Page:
So, most of the cast is the same, and the writer is the same. Perhaps the reason this turned out flat and boring, with comedy that tried way too hard, is down to the director? Director of part 1 Lev Spiro has gone on to a successful career directing TV comedy, whereas part 2’s Dave Payne has gone on to a couple of terrible-sounding horror movies and several episodes of the staggeringly annoying “Fred” TV show. It’s some evidence, but not enough…it just seems like nobody really wanted to do a sequel. They changed the location, removed the motivation of the central characters and took away all the decent jokes (there’s one hilarious homoerotic bar fight, but otherwise slim pickings).


It’s not just the script that substitutes wacky slapstick for genuinely funny acting and situations, though. It’s the slapdash nature of it all. Perhaps the best example is how ill Daphne becomes on Earth after a few days, complaining about the weakness of the sun (the aliens can now partially recharge themselves by standing pressed up against a microwave). Okay, I can accept that, even if the first movie doesn’t mention it at all, but – why is she so badly affected when her parents have made it at least a year locked up in an Earth prison, in a non-sunlit cell for most of their days, and feel fine? Did no-one involved with the movie consider this? Anastasia Sakelaris must have annoyed someone, because her part is way down from part 1, and she’s unable to show much of her great comic acting; Christopher M Brown only got duller in the meantime, sadly.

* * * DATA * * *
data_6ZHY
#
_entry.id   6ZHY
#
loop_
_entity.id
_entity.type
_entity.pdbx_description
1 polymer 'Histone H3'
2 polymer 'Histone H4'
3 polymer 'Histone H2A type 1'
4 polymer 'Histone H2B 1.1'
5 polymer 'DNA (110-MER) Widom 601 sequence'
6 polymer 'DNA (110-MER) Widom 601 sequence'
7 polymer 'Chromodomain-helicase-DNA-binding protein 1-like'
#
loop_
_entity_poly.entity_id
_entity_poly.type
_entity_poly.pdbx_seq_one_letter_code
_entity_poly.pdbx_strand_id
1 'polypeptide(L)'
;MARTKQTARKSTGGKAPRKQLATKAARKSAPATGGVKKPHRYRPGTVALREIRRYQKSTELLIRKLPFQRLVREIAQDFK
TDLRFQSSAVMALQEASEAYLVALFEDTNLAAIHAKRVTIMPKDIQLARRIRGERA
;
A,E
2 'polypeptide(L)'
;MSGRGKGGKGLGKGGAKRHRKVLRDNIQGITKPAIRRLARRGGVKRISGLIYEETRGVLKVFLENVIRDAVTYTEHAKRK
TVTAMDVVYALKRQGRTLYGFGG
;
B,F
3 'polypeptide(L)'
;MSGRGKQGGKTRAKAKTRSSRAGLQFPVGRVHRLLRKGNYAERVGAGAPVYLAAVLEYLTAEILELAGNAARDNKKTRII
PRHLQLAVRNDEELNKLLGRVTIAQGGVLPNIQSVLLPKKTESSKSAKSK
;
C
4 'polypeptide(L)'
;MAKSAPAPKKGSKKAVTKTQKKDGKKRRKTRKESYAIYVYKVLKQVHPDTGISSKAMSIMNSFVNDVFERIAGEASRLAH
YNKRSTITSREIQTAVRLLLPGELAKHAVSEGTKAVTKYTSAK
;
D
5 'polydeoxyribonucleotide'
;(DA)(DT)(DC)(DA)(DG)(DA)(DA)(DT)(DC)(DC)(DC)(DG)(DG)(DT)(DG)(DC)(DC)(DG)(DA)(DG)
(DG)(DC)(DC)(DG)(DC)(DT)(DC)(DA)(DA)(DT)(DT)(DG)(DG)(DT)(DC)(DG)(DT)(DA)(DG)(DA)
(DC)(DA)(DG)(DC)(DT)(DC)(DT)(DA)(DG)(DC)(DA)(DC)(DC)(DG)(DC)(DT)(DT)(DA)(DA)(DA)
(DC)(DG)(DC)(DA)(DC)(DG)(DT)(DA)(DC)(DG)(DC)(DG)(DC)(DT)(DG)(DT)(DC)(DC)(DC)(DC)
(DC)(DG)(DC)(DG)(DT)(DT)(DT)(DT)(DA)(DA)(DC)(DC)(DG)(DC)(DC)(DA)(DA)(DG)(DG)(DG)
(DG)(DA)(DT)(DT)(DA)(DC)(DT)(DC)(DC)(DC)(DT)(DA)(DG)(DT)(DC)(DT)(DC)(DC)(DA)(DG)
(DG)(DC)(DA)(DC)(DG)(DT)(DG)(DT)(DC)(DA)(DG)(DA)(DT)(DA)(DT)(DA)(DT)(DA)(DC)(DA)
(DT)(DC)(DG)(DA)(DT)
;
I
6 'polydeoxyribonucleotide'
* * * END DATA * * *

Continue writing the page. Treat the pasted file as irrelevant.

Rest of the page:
Considering how much I enjoyed the first one, this is such a huge disappointment. Wendt has great chemistry with his co-stars in both movies, but while he had a great script and fun characters to bounce off, all he’s got here is lame jokes and a bunch of Wild West stereotypes.


Rating: thumbs down